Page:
Forced displacement is forbidden, even when it comes to occupation law. We cannot deal with all those who migrated considering that they were all forcibly displaced because some of those people decided to leave in order not to live under Turkish occupation or fear of conflicts.
What is important here is that people were forced to migrate. As a result, some areas today, are under the control of Turkey or its affiliated groups and this case demonstrates that we are faced with occupation. Turkey would then have to apply the law of occupation.
It is strictly forbidden to kill civilians, prisoners of war, for whatever reason; all these arein violation of international humanitarian law and war crimes.
You mentioned the Geneva Conventions. Is Turkey’s war on Syria territory not forbidden by these conventions?
The Geneva conventions apply during the period of armed conflicts but do not prohibit armed conflicts. The UN requirement prohibits armed conflicts because the UN is obliged to protect international peace and security.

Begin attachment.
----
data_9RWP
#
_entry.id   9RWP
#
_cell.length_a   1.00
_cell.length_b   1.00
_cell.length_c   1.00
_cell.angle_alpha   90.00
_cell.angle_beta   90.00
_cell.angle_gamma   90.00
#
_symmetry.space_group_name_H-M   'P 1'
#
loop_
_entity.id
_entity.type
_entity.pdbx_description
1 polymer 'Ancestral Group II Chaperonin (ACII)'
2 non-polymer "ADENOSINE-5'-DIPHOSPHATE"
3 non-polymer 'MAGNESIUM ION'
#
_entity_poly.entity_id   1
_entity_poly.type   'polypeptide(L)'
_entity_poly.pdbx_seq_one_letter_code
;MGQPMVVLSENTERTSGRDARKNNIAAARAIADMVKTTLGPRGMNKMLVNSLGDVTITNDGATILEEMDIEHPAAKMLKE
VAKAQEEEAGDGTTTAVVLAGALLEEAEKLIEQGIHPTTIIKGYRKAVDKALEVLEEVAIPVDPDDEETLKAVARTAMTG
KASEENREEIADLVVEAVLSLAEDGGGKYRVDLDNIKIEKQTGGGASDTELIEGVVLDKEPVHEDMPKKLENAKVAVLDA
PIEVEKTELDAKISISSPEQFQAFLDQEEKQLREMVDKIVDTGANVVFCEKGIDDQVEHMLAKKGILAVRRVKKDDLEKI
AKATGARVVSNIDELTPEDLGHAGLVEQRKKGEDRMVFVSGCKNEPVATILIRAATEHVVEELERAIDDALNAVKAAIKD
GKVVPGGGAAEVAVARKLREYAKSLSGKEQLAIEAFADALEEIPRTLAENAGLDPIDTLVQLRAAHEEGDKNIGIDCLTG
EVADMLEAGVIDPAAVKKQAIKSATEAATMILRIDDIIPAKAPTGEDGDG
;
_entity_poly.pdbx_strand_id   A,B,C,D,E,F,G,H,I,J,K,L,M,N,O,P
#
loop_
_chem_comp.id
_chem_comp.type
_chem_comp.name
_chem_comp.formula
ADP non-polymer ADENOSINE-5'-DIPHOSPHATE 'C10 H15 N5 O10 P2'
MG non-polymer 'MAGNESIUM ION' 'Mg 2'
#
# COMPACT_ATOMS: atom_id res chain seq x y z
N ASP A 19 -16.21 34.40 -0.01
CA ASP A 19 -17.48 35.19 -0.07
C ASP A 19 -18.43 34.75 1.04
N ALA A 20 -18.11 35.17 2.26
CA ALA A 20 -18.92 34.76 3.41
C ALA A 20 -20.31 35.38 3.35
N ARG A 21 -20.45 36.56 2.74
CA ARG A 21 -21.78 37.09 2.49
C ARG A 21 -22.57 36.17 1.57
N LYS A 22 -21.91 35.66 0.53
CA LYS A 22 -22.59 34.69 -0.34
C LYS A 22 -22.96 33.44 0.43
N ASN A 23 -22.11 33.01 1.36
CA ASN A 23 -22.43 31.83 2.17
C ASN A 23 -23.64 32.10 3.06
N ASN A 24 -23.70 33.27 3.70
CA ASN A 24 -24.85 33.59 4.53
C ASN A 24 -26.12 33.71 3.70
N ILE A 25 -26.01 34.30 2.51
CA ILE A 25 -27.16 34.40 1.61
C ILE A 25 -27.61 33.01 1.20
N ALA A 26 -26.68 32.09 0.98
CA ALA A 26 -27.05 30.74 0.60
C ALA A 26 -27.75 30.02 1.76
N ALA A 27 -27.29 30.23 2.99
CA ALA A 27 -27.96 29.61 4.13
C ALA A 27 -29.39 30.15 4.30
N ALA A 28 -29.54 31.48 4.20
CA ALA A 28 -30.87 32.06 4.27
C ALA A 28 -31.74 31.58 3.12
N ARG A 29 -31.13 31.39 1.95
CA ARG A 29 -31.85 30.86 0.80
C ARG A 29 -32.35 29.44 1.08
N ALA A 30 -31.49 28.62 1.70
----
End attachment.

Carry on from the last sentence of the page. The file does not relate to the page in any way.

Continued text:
The UN Charter also recognizes the right of nations to self-determination. I think today the Kurdish people are the biggest people who are prevented from exercising their right to self-determination. The UN requirement also concerns the right to use force. But the Geneva conventions deal with the legal or not legal power and forces used in conflict zones.
International law defines it as occupation if one country controls the territory of another country by force. Although the occupation is not prohibited by humanitarian law, the occupying force must respect and apply the 4th Geneva convention. These conventions, for example, forbade the removal of people from occupied territories. The rights of the occupied people are legally guaranteed.
According to occupation law, Turkey cannot settle on the occupied region different people. In this case, Turkey also argues that another reason for its operation is to allow the return of Syrian refugees to these Syrian lands.
So, how should the demographic change in the invaded region be handled?